Although it operates right on the nose of the federal minimum wage of $7.25/hour, Virginia’s unemployment rate is still 3.4%. And that’s below the national average. But there’s also a fair number of growing career fields out there worth exploring that can offer a far more competitive wage.
The fastest-growing job fields include: occupational therapist, physical therapist, home health aid, nurse practitioner, interpreter/translator, statistician and operations analyst. And on the higher end of the pay spectrum, Zippia recommends looking into a role as a surgeon, CEO, OB/GYN, psychiatrist, nurse anesthetist, pediatrician or dentist.
So the jobs are out there, and with the right prep work, you could be rolling in dough. You could even call yourself the Mother of All Moneymakers!. But what happens when the work day is over? Where do Virginians lay their heads? Let’s find out more about the housing game.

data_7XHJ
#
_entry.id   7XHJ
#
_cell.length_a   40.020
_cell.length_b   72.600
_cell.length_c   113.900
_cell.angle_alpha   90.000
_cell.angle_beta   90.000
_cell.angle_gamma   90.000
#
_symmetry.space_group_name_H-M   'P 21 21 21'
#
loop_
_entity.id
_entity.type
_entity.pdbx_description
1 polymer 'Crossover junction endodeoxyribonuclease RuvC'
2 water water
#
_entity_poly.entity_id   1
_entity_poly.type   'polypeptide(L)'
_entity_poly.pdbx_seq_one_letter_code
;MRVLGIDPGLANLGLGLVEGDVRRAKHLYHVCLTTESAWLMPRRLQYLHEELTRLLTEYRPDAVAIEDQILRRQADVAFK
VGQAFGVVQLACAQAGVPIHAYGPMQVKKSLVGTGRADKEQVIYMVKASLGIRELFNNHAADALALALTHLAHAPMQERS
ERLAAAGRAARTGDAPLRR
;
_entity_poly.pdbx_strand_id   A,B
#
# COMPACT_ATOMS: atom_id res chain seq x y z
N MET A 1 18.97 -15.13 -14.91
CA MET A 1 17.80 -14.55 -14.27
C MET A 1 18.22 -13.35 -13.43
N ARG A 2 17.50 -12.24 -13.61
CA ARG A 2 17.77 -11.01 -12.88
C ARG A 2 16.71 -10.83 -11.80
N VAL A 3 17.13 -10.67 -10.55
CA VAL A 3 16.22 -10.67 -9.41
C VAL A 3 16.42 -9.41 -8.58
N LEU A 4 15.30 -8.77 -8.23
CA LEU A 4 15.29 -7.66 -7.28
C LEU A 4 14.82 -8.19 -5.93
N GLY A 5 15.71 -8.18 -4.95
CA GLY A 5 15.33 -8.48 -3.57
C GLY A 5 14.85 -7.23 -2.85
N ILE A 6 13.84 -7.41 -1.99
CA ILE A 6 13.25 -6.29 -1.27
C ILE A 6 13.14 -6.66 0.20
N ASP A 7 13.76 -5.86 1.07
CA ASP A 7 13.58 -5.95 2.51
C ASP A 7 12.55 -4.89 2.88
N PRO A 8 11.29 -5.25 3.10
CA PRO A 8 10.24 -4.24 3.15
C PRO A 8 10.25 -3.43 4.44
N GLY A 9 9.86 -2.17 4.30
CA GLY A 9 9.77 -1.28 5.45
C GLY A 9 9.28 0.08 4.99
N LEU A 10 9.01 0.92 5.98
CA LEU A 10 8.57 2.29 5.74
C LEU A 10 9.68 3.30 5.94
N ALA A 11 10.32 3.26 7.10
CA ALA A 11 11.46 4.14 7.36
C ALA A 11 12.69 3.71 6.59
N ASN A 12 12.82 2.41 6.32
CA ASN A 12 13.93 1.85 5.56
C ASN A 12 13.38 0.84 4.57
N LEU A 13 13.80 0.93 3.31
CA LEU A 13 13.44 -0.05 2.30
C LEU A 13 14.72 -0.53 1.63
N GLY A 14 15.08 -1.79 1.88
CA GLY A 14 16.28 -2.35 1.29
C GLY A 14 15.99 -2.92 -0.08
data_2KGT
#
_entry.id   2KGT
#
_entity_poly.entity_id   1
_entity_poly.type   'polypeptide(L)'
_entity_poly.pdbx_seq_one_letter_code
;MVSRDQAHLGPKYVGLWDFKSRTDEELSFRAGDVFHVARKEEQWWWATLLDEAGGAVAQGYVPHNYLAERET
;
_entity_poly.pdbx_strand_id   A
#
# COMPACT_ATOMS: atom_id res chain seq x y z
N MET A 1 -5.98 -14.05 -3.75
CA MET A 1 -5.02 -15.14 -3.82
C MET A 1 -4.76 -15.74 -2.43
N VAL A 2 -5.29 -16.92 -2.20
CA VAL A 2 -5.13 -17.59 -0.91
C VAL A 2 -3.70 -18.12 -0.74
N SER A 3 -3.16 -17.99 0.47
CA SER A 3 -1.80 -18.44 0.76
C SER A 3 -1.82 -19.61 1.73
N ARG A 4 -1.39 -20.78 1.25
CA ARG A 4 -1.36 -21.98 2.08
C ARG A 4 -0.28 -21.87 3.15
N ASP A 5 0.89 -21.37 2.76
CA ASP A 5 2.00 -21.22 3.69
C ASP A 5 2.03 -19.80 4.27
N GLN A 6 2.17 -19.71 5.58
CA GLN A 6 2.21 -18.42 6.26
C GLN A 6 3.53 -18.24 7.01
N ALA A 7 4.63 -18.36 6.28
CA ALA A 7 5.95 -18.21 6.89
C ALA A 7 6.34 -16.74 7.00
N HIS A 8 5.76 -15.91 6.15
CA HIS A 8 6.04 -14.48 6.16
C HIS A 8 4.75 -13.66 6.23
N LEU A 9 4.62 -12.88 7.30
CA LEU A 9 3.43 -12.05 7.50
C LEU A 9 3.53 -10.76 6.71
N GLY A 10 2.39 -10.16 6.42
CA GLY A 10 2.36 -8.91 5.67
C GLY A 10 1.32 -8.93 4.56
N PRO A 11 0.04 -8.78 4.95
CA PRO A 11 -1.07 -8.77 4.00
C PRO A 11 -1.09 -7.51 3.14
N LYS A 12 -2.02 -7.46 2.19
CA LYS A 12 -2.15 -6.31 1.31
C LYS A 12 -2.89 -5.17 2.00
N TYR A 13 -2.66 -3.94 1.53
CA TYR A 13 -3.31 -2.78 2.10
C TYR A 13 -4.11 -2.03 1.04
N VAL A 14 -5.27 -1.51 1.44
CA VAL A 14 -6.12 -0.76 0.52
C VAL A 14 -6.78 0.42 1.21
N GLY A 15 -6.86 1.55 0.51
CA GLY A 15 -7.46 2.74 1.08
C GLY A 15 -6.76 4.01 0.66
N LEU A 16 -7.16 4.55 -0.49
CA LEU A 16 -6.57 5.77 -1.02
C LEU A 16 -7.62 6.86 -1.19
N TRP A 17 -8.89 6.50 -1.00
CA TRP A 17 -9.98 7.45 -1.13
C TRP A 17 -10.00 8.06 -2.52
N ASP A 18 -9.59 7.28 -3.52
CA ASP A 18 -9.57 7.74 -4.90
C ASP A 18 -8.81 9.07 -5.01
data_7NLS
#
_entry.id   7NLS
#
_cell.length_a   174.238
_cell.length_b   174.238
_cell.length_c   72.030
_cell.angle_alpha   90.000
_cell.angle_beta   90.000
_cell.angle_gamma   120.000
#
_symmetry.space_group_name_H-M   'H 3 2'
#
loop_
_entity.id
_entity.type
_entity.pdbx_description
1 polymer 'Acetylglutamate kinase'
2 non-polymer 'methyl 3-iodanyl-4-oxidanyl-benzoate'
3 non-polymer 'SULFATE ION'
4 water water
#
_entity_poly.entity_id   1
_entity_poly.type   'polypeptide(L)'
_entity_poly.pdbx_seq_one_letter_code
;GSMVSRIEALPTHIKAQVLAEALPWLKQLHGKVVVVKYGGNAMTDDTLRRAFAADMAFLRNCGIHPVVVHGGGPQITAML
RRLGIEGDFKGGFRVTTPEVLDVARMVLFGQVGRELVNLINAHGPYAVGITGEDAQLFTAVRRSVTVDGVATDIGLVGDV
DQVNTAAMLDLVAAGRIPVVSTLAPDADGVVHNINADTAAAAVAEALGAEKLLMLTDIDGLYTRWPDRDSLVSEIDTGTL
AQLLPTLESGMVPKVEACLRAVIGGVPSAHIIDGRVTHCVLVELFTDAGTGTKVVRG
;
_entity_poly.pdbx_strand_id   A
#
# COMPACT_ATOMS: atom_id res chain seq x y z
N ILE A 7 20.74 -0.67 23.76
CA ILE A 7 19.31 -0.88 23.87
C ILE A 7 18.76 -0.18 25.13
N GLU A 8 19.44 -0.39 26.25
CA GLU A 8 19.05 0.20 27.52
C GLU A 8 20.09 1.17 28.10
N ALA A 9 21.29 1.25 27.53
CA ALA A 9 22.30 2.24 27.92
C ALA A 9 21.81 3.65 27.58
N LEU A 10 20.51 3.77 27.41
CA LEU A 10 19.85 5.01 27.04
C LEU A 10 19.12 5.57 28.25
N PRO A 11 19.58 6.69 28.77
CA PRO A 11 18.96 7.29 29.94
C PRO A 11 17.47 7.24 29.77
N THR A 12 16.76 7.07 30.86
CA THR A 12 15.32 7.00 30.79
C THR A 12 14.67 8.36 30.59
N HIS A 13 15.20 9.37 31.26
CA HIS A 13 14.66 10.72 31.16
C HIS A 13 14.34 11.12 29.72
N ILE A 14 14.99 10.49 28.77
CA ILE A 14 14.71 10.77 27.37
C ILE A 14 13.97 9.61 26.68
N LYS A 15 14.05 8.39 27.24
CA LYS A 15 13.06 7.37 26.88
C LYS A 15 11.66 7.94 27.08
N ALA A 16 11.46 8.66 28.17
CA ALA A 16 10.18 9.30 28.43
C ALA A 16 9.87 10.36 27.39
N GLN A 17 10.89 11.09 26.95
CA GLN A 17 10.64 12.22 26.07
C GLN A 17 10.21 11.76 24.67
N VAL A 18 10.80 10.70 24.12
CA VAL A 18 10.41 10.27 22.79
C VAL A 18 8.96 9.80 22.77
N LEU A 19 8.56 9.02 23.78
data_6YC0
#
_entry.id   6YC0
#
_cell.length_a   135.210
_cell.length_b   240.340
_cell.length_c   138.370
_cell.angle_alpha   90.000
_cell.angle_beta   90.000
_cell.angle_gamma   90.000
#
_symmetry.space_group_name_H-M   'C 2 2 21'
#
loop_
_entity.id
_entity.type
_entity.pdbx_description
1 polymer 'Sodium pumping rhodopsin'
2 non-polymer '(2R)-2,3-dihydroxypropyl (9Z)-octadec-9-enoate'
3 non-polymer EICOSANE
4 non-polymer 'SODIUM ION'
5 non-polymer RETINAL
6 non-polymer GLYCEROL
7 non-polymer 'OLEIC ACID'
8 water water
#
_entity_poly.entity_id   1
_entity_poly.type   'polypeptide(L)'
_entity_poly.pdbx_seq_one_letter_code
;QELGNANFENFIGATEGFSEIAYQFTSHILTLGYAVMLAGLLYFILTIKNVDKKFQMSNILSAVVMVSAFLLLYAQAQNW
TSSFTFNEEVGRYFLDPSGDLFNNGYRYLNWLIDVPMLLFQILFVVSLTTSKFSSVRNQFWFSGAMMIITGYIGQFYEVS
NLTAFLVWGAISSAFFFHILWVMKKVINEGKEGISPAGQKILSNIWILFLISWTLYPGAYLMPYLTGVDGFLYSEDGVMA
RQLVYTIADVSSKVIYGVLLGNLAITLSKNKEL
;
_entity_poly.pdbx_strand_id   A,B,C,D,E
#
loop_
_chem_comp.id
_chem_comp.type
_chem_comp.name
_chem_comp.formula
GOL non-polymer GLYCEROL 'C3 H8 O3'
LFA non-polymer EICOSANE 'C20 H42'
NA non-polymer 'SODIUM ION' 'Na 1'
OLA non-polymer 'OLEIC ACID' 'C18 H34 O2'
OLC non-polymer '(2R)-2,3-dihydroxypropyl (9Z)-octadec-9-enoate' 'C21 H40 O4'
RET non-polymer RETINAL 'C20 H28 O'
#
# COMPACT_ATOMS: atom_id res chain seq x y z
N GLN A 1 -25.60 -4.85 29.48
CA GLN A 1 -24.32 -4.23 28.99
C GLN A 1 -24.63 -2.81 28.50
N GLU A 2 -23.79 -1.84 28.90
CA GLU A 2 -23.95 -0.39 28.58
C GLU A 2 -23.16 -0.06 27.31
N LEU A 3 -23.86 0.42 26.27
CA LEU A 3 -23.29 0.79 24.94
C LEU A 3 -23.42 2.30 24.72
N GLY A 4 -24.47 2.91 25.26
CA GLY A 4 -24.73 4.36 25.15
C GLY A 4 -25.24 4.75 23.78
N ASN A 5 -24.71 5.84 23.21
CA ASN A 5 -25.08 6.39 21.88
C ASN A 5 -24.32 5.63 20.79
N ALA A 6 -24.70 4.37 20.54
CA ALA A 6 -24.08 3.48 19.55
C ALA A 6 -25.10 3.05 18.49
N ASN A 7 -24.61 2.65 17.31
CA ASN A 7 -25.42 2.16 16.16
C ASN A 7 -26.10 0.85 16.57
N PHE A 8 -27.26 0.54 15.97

Whether you’re looking for a house, an apartment or a large yurt nestled high in the Blue Ridge Mountains, you should have no trouble finding it in Virginia. And a little background can certainly go a long way while you search for the right fit.
If you’re looking to buy a home, the current median home value is $251,100, with home values that have increased 3.7% over the past year. Homes are currently listed on the market for an average of $314,970 with average closing prices of $270,600. But if you fear long-term commitment, you can rent a house for around $1,700/month.
If you hate mowing the lawn, you could always rent an apartment. The state capital of Richmond has one-bedroom places going for about $950/month. However, for the same one-bedroom, you’d pay about $1,026/month in Virginia Beach, $1,512/month in Alexandria, and a whoppin’ $1,868/month in Arlington. So as you can see, prices are all over the map all over the map of Virginia, but there are plenty of options out there.